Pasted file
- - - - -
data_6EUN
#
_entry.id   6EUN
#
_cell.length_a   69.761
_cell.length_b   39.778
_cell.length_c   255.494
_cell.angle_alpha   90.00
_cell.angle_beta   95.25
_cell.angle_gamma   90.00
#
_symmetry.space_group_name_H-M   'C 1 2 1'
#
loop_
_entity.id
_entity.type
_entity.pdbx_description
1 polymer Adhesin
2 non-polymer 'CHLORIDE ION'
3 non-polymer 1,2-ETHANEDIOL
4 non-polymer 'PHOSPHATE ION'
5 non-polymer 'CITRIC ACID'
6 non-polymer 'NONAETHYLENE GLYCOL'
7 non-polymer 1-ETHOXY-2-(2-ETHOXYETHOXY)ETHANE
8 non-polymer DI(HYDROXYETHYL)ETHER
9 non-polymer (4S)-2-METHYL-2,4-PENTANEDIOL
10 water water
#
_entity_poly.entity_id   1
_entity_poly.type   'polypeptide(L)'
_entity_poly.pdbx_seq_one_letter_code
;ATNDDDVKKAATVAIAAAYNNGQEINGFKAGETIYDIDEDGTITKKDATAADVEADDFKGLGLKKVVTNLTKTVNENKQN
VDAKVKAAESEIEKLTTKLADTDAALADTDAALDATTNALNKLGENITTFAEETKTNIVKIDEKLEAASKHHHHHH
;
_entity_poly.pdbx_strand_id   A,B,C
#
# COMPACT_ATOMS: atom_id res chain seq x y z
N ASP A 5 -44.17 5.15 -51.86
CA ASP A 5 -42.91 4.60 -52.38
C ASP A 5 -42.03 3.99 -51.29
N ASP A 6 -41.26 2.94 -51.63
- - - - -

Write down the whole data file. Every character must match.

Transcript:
data_6EUN
#
_entry.id   6EUN
#
_cell.length_a   69.761
_cell.length_b   39.778
_cell.length_c   255.494
_cell.angle_alpha   90.00
_cell.angle_beta   95.25
_cell.angle_gamma   90.00
#
_symmetry.space_group_name_H-M   'C 1 2 1'
#
loop_
_entity.id
_entity.type
_entity.pdbx_description
1 polymer Adhesin
2 non-polymer 'CHLORIDE ION'
3 non-polymer 1,2-ETHANEDIOL
4 non-polymer 'PHOSPHATE ION'
5 non-polymer 'CITRIC ACID'
6 non-polymer 'NONAETHYLENE GLYCOL'
7 non-polymer 1-ETHOXY-2-(2-ETHOXYETHOXY)ETHANE
8 non-polymer DI(HYDROXYETHYL)ETHER
9 non-polymer (4S)-2-METHYL-2,4-PENTANEDIOL
10 water water
#
_entity_poly.entity_id   1
_entity_poly.type   'polypeptide(L)'
_entity_poly.pdbx_seq_one_letter_code
;ATNDDDVKKAATVAIAAAYNNGQEINGFKAGETIYDIDEDGTITKKDATAADVEADDFKGLGLKKVVTNLTKTVNENKQN
VDAKVKAAESEIEKLTTKLADTDAALADTDAALDATTNALNKLGENITTFAEETKTNIVKIDEKLEAASKHHHHHH
;
_entity_poly.pdbx_strand_id   A,B,C
#
# COMPACT_ATOMS: atom_id res chain seq x y z
N ASP A 5 -44.17 5.15 -51.86
CA ASP A 5 -42.91 4.60 -52.38
C ASP A 5 -42.03 3.99 -51.29
N ASP A 6 -41.26 2.94 -51.63